Finally, by 2050, we’d need to be removing more than 5 gigatons of CO2 per year from the atmosphere. It’s possible this is simply impractical — if we tried to do that all by burning biomass for energy and sequestering the resulting carbon (a “negative emissions” process), we might well run into serious land constraints that hinder agriculture. If, in the 2020s, we realize this will be the case, then we’ll have to revamp the road map to cut CO2 emissions from energy and industry even faster.
The paper also notes that the precise details of any road map will be tentative — after all, the nature of unpredictable technological change means it’s difficult to say what the world will look like in 2030 or 2040 or 2050. So policymakers will need to meet regularly, take stock of where they are, and revise as needed. This road map is staggering. That’s the point. It’d be entirely understandable to look at this all and say, “That’s insane.” Phasing out sales of combustion engine vehicles by 2030? Carbon-neutral air travel within two decades? Cities going entirely fossil fuel–free in the next 13 years? Come on.
And fair enough. None of this is easy. It might well prove impossible. But this is roughly what staying well below 2°C entails — at least without large-scale geoengineering to filter out sunlight and cool the planet (a risky step). This is what world governments implicitly agreed to when they all signed on to the Paris accord.
“We wanted to show what meeting those Paris goals requires,” says Rockström. “Up until now, we felt that scientists haven’t been very effective in communicating what these carbon budgets actually mean in terms of concrete action.”
Rockström and his colleagues argue that future UN climate talks should strive to create a much more detailed decade-by-decade road map along the lines of their Science paper, in order to gain much more clarity on what needs to happen to stay below 2°C.
Rockström adds that the road map’s sheer difficulty doesn’t mean climate action is hopeless. “You could just as easily see this becoming a self-fulfilling prophecy,” he says. “Countries start taking these targets seriously and then begin pursuing the innovation needed to make this come true.” That’s what Moore’s law did for the semiconductor industry; the prediction that chip performance would double every 18 months helped guide firms in thinking what they needed to do to make that come true. A “carbon law,” Rockström argues, could do the same for countries and cities and companies.
Oliver Geden — a German climate policy analyst who wasn’t involved in the Science paper but who has criticized scientists and policymakers for obscuring what the 2°C target really requires — praised the broad approach here, though noted that some of the details were debatable.
“One thing I like is that this is not just another global calculation [on CO2 emissions] that doesn’t talk about actors or policies,” Geden told me by email. “I think this should be the way forward, translating [overarching climate goals] into ‘policy portfolios’ and then asking policymakers if they are going to do it or not.”
For example, the paper lays out a specific timeline for deploying technology to remove carbon dioxide from the atmosphere. Most modeling scenarios for staying below 2°C now envision massive CO2 removal efforts, but few policymakers have acknowledged this fact. Presenting them with a detailed proposed timeline could, hopefully, change that. If it turns out that scaling up bioenergy with CCS is logistically impossible (as it might be), then at least we’d come to terms with that sooner, rather than keeping it as an unspoken background assumption in broad climate plans.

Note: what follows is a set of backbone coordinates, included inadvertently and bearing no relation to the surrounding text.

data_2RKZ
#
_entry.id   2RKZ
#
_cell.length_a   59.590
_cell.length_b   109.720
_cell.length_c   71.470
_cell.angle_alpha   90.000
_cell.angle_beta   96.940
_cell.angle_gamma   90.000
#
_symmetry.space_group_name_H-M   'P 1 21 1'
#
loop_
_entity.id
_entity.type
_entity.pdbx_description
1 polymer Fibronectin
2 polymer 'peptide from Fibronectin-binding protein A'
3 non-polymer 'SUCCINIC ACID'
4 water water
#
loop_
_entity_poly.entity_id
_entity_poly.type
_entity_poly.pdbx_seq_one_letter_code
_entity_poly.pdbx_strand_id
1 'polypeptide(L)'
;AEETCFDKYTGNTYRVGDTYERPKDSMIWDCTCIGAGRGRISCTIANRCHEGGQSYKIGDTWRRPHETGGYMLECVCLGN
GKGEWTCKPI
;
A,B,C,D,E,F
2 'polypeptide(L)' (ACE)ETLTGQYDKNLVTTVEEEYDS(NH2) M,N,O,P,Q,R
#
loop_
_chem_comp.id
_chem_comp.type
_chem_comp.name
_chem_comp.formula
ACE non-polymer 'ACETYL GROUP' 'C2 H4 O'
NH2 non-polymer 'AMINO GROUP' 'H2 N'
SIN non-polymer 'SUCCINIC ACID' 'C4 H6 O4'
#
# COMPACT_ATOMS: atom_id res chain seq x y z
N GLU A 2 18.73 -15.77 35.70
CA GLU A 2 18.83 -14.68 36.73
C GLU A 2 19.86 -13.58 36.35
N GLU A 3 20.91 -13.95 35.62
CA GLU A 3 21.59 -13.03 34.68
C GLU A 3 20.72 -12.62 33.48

Of course, it’s possible that if policymakers really grappled with what staying below 2°C entails, they might come away thinking it’s impractical or undesirable. They might decide that maybe we should aim to stay below 2.5°C or 3°C, and just try to deal with the severe risks of a hotter planet, from higher sea level rise droughts to crop failures, that come with it.
But something has to force that conversation. If this 2°C climate goal is going to loom over every international climate meeting, every white paper and discussion, then the least people can do is take it seriously.
Brad Plumer is a senior editor at Vox.com, where he oversees the site's science, energy, and environmental coverage. He was previously a reporter at the Washington Post covering climate and energy policy.
Re: How Trump will affect climate change
« Reply #147 on: Apr 25th, 2017, 2:53pm »
Uh, Mr. President? Excuse me, Donald?
How a Melting Arctic Changes Everything
By Eric Roston and Blacki Migliozzi Editor: Josh Petri April 19, 2017
Eight countries control land in the Arctic Circle. Five have coastlines to defend. The temperature is rising. The ice is melting. The race for newly accessible resources is beginning. And Russia is gaining ground.
This is the first in a three-part series.
Part I: The Bare Arctic The story of the Arctic begins with temperature but it’s so much more—this is a tale about oil and economics, about humanity and science, about politics and borders and the emerging risk of an emboldened and growing Russian empire. The world as a whole has warmed about 0.9 degrees Celsius (1.7 degrees Fahrenheit) since 1880. Arctic temperatures have risen twice that amount during the same time period. The most recent year analyzed, October 2015 to September 2016, was 3.5C warmer than the early 1900s, according to the 2016 Arctic Report Card. Northern Canada, Svalbard, Norway and Russia’s Kara Sea reached an astounding 14C (25F) higher than normal last fall.
Scientists refer to these dramatic physical changes as “Arctic amplification,” or positive feedback loops. It’s a little bit like compound interest. A small change snowballs, and Arctic conditions become much less Arctic, much more quickly.